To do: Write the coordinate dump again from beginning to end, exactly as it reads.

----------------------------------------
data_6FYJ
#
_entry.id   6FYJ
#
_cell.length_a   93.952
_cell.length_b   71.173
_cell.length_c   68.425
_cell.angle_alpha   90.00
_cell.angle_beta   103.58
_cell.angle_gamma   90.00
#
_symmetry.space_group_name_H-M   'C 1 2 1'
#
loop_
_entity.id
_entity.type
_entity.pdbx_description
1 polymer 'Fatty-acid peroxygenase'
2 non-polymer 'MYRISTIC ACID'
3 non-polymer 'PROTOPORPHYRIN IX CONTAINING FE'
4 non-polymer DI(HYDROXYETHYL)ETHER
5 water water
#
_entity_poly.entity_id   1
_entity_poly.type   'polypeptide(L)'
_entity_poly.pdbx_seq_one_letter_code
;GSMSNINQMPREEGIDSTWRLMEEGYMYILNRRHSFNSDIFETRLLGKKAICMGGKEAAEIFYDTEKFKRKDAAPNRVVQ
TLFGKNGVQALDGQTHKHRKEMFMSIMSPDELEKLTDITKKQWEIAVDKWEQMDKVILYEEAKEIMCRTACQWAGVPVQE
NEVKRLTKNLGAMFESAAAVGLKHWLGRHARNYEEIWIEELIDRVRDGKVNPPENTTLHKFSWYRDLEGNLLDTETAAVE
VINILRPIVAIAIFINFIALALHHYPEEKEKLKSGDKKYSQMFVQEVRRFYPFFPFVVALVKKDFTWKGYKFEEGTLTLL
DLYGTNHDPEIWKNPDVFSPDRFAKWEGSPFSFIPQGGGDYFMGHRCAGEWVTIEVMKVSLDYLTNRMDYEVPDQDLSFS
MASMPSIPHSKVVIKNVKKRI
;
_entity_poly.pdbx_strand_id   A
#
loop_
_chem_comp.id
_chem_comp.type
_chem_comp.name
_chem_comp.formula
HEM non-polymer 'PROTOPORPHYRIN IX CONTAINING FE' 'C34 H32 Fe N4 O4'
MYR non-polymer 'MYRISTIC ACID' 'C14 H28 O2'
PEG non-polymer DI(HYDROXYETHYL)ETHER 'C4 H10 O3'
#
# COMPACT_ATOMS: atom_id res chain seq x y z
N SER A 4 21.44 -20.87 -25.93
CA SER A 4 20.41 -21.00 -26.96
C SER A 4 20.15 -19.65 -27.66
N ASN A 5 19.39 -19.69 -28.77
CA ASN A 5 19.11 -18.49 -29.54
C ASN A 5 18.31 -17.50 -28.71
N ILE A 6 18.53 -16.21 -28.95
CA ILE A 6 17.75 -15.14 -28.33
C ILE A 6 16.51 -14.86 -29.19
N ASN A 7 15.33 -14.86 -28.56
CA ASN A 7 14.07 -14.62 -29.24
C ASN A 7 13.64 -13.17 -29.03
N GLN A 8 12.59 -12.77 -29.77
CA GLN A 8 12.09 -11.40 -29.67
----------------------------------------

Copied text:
data_6FYJ
#
_entry.id   6FYJ
#
_cell.length_a   93.952
_cell.length_b   71.173
_cell.length_c   68.425
_cell.angle_alpha   90.00
_cell.angle_beta   103.58
_cell.angle_gamma   90.00
#
_symmetry.space_group_name_H-M   'C 1 2 1'
#
loop_
_entity.id
_entity.type
_entity.pdbx_description
1 polymer 'Fatty-acid peroxygenase'
2 non-polymer 'MYRISTIC ACID'
3 non-polymer 'PROTOPORPHYRIN IX CONTAINING FE'
4 non-polymer DI(HYDROXYETHYL)ETHER
5 water water
#
_entity_poly.entity_id   1
_entity_poly.type   'polypeptide(L)'
_entity_poly.pdbx_seq_one_letter_code
;GSMSNINQMPREEGIDSTWRLMEEGYMYILNRRHSFNSDIFETRLLGKKAICMGGKEAAEIFYDTEKFKRKDAAPNRVVQ
TLFGKNGVQALDGQTHKHRKEMFMSIMSPDELEKLTDITKKQWEIAVDKWEQMDKVILYEEAKEIMCRTACQWAGVPVQE
NEVKRLTKNLGAMFESAAAVGLKHWLGRHARNYEEIWIEELIDRVRDGKVNPPENTTLHKFSWYRDLEGNLLDTETAAVE
VINILRPIVAIAIFINFIALALHHYPEEKEKLKSGDKKYSQMFVQEVRRFYPFFPFVVALVKKDFTWKGYKFEEGTLTLL
DLYGTNHDPEIWKNPDVFSPDRFAKWEGSPFSFIPQGGGDYFMGHRCAGEWVTIEVMKVSLDYLTNRMDYEVPDQDLSFS
MASMPSIPHSKVVIKNVKKRI
;
_entity_poly.pdbx_strand_id   A
#
loop_
_chem_comp.id
_chem_comp.type
_chem_comp.name
_chem_comp.formula
HEM non-polymer 'PROTOPORPHYRIN IX CONTAINING FE' 'C34 H32 Fe N4 O4'
MYR non-polymer 'MYRISTIC ACID' 'C14 H28 O2'
PEG non-polymer DI(HYDROXYETHYL)ETHER 'C4 H10 O3'
#
# COMPACT_ATOMS: atom_id res chain seq x y z
N SER A 4 21.44 -20.87 -25.93
CA SER A 4 20.41 -21.00 -26.96
C SER A 4 20.15 -19.65 -27.66
N ASN A 5 19.39 -19.69 -28.77
CA ASN A 5 19.11 -18.49 -29.54
C ASN A 5 18.31 -17.50 -28.71
N ILE A 6 18.53 -16.21 -28.95
CA ILE A 6 17.75 -15.14 -28.33
C ILE A 6 16.51 -14.86 -29.19
N ASN A 7 15.33 -14.86 -28.56
CA ASN A 7 14.07 -14.62 -29.24
C ASN A 7 13.64 -13.17 -29.03
N GLN A 8 12.59 -12.77 -29.77
CA GLN A 8 12.09 -11.40 -29.67